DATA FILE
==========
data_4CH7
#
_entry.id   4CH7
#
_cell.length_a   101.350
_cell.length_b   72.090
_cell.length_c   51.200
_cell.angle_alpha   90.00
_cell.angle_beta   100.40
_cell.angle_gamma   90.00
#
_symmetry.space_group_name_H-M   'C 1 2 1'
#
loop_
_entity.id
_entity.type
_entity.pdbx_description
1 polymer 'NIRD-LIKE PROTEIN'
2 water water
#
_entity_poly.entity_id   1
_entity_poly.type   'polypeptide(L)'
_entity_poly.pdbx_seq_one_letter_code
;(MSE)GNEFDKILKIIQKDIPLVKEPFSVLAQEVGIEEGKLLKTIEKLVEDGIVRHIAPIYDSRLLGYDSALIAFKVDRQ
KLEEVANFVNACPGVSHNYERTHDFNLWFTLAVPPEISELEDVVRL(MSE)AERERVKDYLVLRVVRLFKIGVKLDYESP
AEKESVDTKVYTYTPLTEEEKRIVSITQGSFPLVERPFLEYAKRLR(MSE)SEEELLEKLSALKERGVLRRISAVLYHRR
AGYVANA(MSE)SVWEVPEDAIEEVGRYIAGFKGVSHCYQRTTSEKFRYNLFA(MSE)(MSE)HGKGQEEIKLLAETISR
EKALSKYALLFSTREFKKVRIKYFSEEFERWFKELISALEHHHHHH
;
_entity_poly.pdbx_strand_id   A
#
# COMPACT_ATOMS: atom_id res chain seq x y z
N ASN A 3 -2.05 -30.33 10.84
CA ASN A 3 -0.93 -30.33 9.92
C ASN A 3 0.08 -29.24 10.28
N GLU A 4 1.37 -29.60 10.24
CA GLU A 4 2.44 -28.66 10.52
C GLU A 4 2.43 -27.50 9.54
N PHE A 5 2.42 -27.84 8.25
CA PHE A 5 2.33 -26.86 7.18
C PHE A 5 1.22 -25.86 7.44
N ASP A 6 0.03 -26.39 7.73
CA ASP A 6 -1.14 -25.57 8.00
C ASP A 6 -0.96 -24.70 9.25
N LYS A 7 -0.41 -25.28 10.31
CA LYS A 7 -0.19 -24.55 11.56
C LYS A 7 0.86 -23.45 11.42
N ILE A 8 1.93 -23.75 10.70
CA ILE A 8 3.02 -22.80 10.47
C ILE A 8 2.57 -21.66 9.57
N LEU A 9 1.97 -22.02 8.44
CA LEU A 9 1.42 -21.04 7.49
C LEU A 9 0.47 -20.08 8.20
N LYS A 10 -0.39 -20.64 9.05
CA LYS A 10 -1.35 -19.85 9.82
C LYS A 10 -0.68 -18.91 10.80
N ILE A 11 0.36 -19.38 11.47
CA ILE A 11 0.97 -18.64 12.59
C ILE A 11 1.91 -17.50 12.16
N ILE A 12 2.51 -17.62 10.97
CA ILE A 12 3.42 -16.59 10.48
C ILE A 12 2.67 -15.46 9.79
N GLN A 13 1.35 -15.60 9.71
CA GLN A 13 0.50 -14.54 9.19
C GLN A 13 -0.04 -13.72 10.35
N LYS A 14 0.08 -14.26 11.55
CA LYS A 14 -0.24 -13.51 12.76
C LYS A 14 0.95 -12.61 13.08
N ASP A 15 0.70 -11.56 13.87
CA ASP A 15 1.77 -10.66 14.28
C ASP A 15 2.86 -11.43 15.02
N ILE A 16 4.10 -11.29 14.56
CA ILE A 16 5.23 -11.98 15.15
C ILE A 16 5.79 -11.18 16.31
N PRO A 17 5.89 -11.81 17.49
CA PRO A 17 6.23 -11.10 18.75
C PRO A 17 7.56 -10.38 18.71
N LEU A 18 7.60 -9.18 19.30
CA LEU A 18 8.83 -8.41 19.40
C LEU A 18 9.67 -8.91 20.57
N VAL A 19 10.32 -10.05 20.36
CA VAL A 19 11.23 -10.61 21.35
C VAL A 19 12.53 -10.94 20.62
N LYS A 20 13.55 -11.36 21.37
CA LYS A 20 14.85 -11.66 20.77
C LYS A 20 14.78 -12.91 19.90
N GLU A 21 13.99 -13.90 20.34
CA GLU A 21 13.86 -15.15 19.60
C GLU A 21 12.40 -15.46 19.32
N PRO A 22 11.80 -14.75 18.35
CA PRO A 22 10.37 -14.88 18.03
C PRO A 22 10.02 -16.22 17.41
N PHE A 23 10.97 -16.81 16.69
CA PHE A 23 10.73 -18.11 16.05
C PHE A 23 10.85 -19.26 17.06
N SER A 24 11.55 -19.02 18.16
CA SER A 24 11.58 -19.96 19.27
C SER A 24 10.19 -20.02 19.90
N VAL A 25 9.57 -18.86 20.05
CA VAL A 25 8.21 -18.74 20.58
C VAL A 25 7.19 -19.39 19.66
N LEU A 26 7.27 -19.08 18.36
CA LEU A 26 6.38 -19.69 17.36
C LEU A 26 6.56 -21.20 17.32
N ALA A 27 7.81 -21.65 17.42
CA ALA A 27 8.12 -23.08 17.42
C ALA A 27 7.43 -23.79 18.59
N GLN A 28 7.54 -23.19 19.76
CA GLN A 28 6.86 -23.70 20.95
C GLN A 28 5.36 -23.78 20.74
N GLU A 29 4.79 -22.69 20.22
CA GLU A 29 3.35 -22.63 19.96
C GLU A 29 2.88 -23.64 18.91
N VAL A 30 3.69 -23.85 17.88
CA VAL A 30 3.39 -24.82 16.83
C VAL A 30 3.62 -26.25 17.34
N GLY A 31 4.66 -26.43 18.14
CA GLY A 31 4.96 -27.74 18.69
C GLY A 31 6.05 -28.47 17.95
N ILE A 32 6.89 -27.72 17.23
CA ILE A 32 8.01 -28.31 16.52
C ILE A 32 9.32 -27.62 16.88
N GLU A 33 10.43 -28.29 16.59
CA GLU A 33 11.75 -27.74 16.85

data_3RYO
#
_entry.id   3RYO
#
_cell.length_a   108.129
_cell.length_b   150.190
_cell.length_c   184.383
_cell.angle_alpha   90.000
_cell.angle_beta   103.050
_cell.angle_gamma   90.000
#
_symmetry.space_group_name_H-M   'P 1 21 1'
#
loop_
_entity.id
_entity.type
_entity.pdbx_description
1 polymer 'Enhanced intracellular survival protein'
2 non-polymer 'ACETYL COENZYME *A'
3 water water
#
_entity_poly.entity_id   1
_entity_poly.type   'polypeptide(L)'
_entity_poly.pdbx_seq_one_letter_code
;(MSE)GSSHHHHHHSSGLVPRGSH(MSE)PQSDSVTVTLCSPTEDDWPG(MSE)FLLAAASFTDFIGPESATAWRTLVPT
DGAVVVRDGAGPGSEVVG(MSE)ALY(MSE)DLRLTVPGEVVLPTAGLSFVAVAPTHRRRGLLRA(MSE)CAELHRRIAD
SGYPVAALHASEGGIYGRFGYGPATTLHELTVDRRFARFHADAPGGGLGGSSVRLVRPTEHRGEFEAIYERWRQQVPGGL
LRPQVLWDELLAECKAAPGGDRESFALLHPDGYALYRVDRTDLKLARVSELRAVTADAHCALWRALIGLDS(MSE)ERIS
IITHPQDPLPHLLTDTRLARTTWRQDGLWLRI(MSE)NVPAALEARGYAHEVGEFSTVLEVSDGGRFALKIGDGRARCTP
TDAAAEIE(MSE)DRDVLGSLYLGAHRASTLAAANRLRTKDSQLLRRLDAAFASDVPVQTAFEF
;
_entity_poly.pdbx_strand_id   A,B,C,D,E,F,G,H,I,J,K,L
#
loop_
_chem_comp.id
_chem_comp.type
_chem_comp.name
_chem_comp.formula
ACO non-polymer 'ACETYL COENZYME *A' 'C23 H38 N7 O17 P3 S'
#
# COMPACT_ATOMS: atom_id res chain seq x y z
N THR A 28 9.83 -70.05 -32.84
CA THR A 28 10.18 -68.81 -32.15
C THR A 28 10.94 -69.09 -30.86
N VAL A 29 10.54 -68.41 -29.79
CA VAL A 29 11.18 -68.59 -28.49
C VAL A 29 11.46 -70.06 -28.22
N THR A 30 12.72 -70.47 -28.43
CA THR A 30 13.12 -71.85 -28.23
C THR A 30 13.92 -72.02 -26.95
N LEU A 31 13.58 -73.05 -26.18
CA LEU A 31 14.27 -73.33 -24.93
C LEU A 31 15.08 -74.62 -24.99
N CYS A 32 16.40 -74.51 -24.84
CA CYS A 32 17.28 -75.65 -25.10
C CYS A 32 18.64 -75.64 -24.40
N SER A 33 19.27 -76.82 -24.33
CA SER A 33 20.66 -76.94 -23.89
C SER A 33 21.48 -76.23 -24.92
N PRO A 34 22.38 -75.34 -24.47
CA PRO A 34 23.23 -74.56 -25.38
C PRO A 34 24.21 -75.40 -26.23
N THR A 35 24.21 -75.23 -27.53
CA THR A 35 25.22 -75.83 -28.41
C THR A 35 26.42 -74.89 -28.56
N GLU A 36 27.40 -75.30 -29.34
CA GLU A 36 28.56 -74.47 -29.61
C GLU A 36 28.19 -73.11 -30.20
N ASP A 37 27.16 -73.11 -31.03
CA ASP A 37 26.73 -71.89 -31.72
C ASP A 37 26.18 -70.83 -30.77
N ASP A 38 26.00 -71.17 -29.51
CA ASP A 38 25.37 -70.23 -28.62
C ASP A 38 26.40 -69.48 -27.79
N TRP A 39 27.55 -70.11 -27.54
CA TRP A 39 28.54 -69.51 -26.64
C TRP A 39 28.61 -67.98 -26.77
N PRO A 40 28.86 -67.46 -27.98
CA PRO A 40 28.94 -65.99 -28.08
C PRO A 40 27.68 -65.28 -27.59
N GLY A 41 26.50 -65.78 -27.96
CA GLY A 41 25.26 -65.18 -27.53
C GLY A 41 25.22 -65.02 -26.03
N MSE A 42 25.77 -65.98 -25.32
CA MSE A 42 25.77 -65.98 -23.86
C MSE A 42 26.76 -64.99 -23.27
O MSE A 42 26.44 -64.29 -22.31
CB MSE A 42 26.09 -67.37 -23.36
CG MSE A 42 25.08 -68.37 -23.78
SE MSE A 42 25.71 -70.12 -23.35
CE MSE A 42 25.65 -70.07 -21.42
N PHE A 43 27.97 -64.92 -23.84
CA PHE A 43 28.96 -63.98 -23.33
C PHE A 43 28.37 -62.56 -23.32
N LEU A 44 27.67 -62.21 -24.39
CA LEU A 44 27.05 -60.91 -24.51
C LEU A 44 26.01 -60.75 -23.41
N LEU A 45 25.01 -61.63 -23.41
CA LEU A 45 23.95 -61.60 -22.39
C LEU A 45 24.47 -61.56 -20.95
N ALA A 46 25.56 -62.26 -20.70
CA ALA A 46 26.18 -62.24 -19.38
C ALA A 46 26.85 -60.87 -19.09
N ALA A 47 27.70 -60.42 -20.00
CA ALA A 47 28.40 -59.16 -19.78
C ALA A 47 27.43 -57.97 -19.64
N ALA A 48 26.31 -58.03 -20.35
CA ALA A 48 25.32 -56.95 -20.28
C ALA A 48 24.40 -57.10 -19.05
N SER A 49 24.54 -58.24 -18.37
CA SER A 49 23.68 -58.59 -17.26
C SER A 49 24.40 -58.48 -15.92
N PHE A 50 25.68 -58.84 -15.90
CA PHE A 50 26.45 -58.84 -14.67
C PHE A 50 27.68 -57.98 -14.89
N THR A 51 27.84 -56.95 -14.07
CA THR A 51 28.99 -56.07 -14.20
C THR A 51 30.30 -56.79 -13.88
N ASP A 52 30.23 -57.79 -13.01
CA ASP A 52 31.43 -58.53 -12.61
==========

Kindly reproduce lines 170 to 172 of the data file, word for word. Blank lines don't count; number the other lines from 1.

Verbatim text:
CA VAL A 29 11.18 -68.59 -28.49
C VAL A 29 11.46 -70.06 -28.22
N THR A 30 12.72 -70.47 -28.43